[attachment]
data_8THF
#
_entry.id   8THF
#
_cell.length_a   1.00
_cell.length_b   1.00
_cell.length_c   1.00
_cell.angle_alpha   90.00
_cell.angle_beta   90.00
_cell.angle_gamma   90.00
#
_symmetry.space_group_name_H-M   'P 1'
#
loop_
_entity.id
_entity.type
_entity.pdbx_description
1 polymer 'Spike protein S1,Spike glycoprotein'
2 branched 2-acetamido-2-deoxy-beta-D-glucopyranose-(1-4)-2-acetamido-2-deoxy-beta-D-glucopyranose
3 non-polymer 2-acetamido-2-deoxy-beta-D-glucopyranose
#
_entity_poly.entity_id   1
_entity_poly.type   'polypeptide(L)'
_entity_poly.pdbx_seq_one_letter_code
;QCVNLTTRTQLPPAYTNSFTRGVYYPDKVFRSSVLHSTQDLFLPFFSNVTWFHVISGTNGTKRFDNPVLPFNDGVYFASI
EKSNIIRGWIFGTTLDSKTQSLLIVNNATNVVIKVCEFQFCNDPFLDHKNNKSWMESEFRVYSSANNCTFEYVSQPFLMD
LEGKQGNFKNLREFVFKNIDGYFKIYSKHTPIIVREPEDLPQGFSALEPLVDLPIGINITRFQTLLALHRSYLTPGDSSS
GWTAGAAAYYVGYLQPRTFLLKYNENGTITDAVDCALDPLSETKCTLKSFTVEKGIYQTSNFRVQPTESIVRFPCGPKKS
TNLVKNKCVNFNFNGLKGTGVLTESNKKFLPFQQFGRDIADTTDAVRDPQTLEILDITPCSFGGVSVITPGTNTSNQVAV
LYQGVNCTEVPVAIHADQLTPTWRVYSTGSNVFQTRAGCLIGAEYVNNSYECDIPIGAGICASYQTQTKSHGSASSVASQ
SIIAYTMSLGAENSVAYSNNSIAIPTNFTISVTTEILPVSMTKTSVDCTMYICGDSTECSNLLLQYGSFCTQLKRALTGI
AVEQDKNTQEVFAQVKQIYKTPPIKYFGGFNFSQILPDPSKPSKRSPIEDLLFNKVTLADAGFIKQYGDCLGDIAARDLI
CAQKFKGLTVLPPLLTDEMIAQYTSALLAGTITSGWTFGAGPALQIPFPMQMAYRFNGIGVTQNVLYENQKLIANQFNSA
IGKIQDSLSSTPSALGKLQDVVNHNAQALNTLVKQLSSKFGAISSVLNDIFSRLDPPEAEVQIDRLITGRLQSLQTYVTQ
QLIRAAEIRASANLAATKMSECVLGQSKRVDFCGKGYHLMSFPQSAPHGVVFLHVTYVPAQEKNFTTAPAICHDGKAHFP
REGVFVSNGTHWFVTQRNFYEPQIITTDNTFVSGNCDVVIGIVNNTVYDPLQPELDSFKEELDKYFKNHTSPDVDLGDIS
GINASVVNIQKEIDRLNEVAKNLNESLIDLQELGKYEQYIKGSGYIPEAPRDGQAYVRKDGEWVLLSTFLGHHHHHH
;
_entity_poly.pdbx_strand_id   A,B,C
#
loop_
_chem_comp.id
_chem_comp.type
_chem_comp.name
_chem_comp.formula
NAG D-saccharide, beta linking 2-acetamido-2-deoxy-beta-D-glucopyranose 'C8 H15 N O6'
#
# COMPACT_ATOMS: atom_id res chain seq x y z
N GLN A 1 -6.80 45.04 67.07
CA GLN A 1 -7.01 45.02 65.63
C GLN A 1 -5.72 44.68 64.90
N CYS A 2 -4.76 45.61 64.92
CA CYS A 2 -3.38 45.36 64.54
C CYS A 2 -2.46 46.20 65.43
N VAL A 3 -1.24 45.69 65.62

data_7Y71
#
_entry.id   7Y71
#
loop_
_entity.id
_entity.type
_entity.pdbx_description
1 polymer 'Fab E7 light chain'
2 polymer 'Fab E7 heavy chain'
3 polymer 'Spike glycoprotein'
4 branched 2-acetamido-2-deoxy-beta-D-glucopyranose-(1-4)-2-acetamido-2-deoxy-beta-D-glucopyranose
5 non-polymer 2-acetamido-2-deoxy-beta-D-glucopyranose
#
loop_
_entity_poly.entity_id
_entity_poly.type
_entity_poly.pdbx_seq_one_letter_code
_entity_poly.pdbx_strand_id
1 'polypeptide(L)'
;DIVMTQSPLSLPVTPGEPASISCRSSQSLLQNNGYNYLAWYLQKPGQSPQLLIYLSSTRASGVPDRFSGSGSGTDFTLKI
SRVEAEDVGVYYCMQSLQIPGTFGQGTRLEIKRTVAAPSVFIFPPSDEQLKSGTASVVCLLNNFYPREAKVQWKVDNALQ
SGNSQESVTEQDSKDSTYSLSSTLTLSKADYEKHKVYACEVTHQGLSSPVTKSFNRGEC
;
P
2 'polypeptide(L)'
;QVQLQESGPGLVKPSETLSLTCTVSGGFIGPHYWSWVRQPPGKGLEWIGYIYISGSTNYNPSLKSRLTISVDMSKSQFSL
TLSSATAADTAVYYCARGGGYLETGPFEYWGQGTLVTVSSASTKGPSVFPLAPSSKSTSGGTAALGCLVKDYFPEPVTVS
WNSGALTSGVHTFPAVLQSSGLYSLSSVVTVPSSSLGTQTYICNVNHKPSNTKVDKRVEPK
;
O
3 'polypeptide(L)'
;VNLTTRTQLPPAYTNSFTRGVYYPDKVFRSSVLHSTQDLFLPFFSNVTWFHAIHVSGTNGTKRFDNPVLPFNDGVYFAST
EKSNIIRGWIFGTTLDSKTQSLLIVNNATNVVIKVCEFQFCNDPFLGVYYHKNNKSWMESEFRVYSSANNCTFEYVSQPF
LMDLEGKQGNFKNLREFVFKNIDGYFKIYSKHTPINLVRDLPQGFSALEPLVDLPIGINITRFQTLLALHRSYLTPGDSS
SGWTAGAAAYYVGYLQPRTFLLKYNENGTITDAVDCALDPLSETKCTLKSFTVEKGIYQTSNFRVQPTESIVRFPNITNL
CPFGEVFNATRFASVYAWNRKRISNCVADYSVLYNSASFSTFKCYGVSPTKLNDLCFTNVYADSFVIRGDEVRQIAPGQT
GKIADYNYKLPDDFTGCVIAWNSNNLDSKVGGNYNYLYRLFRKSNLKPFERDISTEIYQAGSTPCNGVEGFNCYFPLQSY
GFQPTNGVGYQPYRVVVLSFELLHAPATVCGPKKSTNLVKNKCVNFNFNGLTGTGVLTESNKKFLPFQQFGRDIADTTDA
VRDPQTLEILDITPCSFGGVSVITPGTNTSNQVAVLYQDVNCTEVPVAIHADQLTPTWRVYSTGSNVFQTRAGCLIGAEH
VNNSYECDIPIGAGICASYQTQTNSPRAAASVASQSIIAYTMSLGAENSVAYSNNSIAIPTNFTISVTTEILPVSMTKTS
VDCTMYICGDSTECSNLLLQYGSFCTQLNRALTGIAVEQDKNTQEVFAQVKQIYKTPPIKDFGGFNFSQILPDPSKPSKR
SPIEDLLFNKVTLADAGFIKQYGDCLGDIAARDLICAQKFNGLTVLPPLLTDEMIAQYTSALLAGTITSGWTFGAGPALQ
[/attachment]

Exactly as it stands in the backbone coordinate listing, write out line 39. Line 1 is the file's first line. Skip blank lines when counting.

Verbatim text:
_entity_poly.pdbx_strand_id   A,B,C